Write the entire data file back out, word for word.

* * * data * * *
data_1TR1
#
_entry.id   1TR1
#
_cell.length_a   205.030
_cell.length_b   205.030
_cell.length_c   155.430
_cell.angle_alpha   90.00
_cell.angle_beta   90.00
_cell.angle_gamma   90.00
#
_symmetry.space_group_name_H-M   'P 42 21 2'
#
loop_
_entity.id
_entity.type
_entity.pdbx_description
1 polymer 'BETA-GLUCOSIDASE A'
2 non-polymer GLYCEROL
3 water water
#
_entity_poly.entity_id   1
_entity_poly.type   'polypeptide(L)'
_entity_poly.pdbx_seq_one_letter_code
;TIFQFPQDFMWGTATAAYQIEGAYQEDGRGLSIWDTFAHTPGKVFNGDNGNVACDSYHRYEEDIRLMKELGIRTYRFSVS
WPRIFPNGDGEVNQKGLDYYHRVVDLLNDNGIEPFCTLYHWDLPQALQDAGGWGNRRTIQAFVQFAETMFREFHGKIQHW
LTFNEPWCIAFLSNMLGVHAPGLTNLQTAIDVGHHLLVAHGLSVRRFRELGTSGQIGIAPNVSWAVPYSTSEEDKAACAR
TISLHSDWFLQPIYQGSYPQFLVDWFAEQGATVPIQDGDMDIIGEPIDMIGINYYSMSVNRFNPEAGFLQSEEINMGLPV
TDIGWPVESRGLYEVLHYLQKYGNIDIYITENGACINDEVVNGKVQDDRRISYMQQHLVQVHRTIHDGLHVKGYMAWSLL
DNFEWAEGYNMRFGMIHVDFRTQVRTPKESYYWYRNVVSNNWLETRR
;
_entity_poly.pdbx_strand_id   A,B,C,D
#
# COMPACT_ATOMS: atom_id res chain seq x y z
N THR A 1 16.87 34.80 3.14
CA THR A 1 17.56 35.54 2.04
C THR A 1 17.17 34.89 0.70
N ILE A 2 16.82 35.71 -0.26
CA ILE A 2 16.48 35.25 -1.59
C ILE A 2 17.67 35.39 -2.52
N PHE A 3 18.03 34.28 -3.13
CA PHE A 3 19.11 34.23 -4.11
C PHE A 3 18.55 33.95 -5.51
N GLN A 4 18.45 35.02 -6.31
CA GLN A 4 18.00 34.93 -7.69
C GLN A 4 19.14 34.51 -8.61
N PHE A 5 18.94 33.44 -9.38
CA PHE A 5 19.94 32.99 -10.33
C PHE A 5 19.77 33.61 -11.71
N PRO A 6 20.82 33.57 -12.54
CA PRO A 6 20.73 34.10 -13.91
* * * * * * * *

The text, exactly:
data_1TR1
#
_entry.id   1TR1
#
_cell.length_a   205.030
_cell.length_b   205.030
_cell.length_c   155.430
_cell.angle_alpha   90.00
_cell.angle_beta   90.00
_cell.angle_gamma   90.00
#
_symmetry.space_group_name_H-M   'P 42 21 2'
#
loop_
_entity.id
_entity.type
_entity.pdbx_description
1 polymer 'BETA-GLUCOSIDASE A'
2 non-polymer GLYCEROL
3 water water
#
_entity_poly.entity_id   1
_entity_poly.type   'polypeptide(L)'
_entity_poly.pdbx_seq_one_letter_code
;TIFQFPQDFMWGTATAAYQIEGAYQEDGRGLSIWDTFAHTPGKVFNGDNGNVACDSYHRYEEDIRLMKELGIRTYRFSVS
WPRIFPNGDGEVNQKGLDYYHRVVDLLNDNGIEPFCTLYHWDLPQALQDAGGWGNRRTIQAFVQFAETMFREFHGKIQHW
LTFNEPWCIAFLSNMLGVHAPGLTNLQTAIDVGHHLLVAHGLSVRRFRELGTSGQIGIAPNVSWAVPYSTSEEDKAACAR
TISLHSDWFLQPIYQGSYPQFLVDWFAEQGATVPIQDGDMDIIGEPIDMIGINYYSMSVNRFNPEAGFLQSEEINMGLPV
TDIGWPVESRGLYEVLHYLQKYGNIDIYITENGACINDEVVNGKVQDDRRISYMQQHLVQVHRTIHDGLHVKGYMAWSLL
DNFEWAEGYNMRFGMIHVDFRTQVRTPKESYYWYRNVVSNNWLETRR
;
_entity_poly.pdbx_strand_id   A,B,C,D
#
# COMPACT_ATOMS: atom_id res chain seq x y z
N THR A 1 16.87 34.80 3.14
CA THR A 1 17.56 35.54 2.04
C THR A 1 17.17 34.89 0.70
N ILE A 2 16.82 35.71 -0.26
CA ILE A 2 16.48 35.25 -1.59
C ILE A 2 17.67 35.39 -2.52
N PHE A 3 18.03 34.28 -3.13
CA PHE A 3 19.11 34.23 -4.11
C PHE A 3 18.55 33.95 -5.51
N GLN A 4 18.45 35.02 -6.31
CA GLN A 4 18.00 34.93 -7.69
C GLN A 4 19.14 34.51 -8.61
N PHE A 5 18.94 33.44 -9.38
CA PHE A 5 19.94 32.99 -10.33
C PHE A 5 19.77 33.61 -11.71
N PRO A 6 20.82 33.57 -12.54
CA PRO A 6 20.73 34.10 -13.91